Forum 2016 Takeaways

Attendees at this year’s Education Forum in Minneapolis heard a clear message — we must challenge ourselves to raise our standards and reach higher. That sounds like a tall order, but when presented as it was by the thought-provoking speakers at the Forum, it came across as more inspiring than intimidating.

Minneapolis, MN - The PAEA 2016 Education Forum 2016 - Janis Orlowski speaks during the general session at the Physician Assistant Education Association Meeting here today, Friday October 14, 2016. Photo by © PAEA/Scott Morgan 2016 Contact Info: Keywords:

PAEA CEO Timi Agar Barwick. Credit: Scott Morgan

In her State of the Association address, “How High Can We Set the Bar?” PAEA CEO Timi Agar Barwick, MPM, spoke about how PAEA’s ability to collect data from both PACKRAT and End of Rotation Exams allows us to set national benchmarks and provide every PA program in America with the tools they need to monitor and understand their own performance so they can improve themselves.

“We have more than 200 independent PA programs across the country, each with their own way of doing things,” she told the audience of PA educators. “As part of our national leadership role, PAEA needs to provide some level of consistency across all of those programs, to set some national benchmarks for quality, efficiency, and excellence.”

She emphasized that this call for excellence and consistency extends to all areas of PA education — including clinical sites. She said she regularly hears that the students being trained on rotations aren’t consistent in their level of medical knowledge, and the graduates they’re hiring aren’t consistent in their mastery of clinical skills.

“If we want more clinical sites and more jobs for graduates — and we hear that from our members all the time — we need to listen to employers,” said Barwick. “Given the changes in health care, we can’t afford for our bar to be too low — or even to stay positioned where it is currently.”

Communication, Communication, Communication

In her Friday morning address, “Advancing Our Health System to Meet the Needs of the Future,” invited speaker Janis Orlowski, MD, echoed the same concern. “As educators we should be leading the pack in quality,” said the chief medical officer for the Association of American Medical Colleges. “What is it about the climate that we continue to fail to hit the mark when it comes to quality? When you add a student to the clinical environment, quality measures should go up.”

AAMC Chief Medical Officer Janis Orlowski. Credit: Scott Morgan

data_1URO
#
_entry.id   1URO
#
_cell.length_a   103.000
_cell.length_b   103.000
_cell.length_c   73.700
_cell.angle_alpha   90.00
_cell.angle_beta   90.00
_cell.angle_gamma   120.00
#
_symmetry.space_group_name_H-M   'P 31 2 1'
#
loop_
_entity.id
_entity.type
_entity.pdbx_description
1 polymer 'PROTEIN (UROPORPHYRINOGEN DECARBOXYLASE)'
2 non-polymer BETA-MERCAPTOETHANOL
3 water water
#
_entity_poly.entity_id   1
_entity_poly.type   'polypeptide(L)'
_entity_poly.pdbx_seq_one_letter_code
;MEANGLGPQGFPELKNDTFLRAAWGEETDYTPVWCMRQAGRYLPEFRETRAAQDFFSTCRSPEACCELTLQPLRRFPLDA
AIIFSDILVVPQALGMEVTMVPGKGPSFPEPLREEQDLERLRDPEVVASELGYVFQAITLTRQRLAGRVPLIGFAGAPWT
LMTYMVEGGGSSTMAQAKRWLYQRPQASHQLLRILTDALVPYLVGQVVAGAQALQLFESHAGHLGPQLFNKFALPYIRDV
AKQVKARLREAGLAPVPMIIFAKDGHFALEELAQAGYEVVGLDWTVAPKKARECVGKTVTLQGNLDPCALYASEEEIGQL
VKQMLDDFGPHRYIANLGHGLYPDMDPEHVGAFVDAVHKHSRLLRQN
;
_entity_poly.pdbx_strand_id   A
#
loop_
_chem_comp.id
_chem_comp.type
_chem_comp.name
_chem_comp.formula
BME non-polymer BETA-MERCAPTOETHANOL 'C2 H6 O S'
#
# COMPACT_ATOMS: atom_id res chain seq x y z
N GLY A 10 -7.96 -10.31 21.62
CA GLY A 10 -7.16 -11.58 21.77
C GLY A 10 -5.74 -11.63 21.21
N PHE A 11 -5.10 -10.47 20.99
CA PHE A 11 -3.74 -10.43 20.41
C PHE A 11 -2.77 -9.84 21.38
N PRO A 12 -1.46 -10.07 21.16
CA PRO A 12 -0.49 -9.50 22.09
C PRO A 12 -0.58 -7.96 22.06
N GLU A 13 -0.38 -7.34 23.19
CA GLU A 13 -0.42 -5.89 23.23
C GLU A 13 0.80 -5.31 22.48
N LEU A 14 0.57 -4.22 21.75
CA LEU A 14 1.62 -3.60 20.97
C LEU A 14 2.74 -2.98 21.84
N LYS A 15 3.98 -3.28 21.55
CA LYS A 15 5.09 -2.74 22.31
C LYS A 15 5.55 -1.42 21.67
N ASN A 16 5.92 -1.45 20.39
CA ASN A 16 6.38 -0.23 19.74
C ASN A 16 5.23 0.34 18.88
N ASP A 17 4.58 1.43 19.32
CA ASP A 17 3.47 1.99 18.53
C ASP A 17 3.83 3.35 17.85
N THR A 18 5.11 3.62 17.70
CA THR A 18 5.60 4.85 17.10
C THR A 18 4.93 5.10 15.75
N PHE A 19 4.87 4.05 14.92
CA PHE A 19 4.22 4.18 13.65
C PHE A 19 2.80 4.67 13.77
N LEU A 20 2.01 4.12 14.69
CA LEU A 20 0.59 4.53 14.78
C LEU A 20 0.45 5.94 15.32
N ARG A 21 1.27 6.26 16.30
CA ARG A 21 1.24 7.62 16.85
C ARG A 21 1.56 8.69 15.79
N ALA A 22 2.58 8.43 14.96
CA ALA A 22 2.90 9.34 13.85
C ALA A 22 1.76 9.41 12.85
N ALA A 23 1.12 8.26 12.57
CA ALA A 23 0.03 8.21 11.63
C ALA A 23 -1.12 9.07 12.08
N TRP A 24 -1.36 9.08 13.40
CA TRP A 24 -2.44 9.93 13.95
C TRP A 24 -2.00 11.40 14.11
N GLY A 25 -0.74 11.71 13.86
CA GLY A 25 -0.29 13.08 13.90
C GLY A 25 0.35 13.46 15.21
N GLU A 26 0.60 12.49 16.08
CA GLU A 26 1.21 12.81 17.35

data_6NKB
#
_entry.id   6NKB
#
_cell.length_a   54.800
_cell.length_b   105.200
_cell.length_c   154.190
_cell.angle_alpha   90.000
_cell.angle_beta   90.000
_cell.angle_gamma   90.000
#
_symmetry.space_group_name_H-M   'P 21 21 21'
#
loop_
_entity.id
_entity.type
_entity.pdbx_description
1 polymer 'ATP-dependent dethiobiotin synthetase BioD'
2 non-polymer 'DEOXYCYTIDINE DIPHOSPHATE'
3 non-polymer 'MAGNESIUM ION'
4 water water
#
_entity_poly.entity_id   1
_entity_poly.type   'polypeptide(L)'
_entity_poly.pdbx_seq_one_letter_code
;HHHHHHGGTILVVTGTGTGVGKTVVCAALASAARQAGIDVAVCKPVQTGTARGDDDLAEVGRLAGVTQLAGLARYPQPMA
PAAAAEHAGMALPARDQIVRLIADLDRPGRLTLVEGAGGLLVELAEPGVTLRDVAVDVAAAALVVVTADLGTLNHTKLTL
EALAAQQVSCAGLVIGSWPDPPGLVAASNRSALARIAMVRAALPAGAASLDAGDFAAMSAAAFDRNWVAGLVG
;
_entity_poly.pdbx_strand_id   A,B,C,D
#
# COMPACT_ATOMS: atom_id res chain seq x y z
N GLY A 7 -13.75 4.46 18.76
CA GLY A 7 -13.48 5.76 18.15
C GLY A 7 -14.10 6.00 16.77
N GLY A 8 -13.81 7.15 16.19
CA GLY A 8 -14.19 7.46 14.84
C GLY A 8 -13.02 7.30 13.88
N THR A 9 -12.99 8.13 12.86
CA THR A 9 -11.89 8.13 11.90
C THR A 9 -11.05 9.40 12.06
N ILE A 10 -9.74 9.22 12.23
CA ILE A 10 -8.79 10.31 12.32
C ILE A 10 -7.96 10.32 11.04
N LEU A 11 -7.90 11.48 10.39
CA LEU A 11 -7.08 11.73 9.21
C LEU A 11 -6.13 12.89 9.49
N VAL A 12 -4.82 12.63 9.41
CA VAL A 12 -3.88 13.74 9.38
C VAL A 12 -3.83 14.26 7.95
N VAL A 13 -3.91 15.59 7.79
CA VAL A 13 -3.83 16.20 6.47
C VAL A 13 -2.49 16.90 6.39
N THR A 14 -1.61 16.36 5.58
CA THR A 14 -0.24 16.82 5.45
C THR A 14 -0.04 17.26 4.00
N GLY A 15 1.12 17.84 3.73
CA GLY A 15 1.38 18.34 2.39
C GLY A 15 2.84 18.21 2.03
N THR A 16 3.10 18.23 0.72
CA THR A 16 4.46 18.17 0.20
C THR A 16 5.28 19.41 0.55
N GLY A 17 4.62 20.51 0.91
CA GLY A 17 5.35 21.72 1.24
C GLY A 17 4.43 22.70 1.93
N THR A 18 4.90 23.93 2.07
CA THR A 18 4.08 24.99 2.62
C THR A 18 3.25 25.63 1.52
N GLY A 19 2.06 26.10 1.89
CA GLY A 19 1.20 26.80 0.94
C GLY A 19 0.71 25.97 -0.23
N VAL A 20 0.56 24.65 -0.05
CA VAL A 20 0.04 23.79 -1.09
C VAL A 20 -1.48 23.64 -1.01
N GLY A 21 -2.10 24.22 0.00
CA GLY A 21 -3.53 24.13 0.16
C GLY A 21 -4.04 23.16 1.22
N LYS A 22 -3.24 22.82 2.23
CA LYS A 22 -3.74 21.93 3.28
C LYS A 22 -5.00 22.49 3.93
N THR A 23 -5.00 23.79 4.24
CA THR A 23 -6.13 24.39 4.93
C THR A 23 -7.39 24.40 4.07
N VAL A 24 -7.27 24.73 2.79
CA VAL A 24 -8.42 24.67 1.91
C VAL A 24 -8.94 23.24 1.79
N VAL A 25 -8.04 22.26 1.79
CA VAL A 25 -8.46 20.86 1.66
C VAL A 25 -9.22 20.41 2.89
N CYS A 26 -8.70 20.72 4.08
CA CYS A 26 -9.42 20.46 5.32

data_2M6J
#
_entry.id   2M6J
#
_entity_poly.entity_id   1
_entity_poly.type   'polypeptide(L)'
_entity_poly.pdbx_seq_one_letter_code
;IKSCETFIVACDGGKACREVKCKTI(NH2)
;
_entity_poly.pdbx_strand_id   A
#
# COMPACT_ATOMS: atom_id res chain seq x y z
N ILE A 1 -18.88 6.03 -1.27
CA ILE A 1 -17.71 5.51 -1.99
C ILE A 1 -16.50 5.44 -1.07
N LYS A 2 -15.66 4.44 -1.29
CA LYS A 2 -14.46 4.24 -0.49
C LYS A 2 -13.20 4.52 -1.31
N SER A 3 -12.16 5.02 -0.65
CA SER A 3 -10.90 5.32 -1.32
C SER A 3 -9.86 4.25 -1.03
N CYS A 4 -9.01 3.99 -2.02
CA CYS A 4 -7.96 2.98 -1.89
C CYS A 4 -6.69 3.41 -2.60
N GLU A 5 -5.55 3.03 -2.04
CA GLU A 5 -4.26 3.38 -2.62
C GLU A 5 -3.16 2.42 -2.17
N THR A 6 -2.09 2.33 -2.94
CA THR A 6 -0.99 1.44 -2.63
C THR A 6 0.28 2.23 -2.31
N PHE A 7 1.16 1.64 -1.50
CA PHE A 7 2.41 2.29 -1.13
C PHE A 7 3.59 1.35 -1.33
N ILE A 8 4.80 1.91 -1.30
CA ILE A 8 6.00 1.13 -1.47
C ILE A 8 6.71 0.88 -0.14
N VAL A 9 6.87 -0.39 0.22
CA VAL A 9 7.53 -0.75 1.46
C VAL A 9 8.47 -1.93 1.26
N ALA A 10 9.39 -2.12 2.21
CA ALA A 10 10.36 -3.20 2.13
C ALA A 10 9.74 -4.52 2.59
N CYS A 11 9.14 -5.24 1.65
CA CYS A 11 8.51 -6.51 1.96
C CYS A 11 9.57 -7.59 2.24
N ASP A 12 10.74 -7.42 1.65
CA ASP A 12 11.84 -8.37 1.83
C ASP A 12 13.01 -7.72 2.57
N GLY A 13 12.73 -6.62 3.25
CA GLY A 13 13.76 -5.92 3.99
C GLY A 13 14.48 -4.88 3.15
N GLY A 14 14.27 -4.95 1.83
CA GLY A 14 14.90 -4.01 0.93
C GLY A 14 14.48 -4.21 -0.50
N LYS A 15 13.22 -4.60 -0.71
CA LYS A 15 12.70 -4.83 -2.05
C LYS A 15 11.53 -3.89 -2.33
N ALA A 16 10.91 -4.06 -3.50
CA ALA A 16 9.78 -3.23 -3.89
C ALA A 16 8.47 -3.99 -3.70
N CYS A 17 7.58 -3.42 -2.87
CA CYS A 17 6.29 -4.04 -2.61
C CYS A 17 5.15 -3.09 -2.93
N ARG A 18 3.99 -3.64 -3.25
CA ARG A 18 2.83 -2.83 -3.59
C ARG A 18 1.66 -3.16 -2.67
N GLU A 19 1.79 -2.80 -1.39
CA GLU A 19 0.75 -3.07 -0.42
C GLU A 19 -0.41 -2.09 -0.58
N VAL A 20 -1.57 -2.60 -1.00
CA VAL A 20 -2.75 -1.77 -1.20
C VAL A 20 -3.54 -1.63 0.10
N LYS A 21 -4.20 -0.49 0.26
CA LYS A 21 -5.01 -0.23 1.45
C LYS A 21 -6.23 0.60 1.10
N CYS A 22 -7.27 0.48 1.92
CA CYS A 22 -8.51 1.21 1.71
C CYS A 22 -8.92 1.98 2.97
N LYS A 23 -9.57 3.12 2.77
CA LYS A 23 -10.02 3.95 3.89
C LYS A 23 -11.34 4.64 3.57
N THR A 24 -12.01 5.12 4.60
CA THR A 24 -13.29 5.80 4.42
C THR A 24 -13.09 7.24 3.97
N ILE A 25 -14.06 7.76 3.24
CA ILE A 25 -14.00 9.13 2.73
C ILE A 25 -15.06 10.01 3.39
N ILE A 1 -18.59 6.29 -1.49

AAMC Chief Medical Officer Janis Orlowski. Credit: Scott Morgan

She called for transparency in quality and performance, saying that we need a candid assessment of our strengths and weaknesses, and also stressed the necessity of working together.

“The most important change in leadership is collaboration,” said Orlowski, stressing the crucial need for programs to work with their communities and for interprofessional outreach. “It’s communication, communication, communication.”

“In the next 10 years, 95,000 more MDs, PAs, and NPs will be needed to address our aging population. Everyone will need to be experienced in team-based care and practicing at the top of our competency.“

Develop New Habits

During her speech at the Awards Lunch, PAEA President Jennifer Snyder, PhD, PA-C, posed the question: Who do we want our students to become? — piggybacking on the question asked of 61 thought leaders at PAEA’s Stakeholder Summit last spring: How can we graduate practice-ready PAs?

PAEA President Jennifer Snyder speaking at the Awards Lunch. Credit: Scott Morgan

PAEA President Jennifer Snyder. Credit: Scott Morgan

One of the key findings of the summit was that employers want PA graduates to bring better clinical reasoning skills to their jobs,” said Snyder. “Employers are concerned that many PA graduates don’t have the sophistication to understand and apply clinical studies and implement quality improvement.”

She explained that while our students have spent their whole lives mastering the traditional approach to learning, we can’t keep teaching the same way and expect a different result. “If we want to educate a new kind of student, we need to adopt innovations that break the old habits and build new ones.”

Emphasizing that “we are what we do repeatedly,” she went on to explain that “when we keep doing something new, we become someone different.”

Snyder said that we need to start at the end and work backwards — identifying the characteristics that we want our students to have, finding the habits we want them to build, and adopting the innovations that help us build those kinds of habits.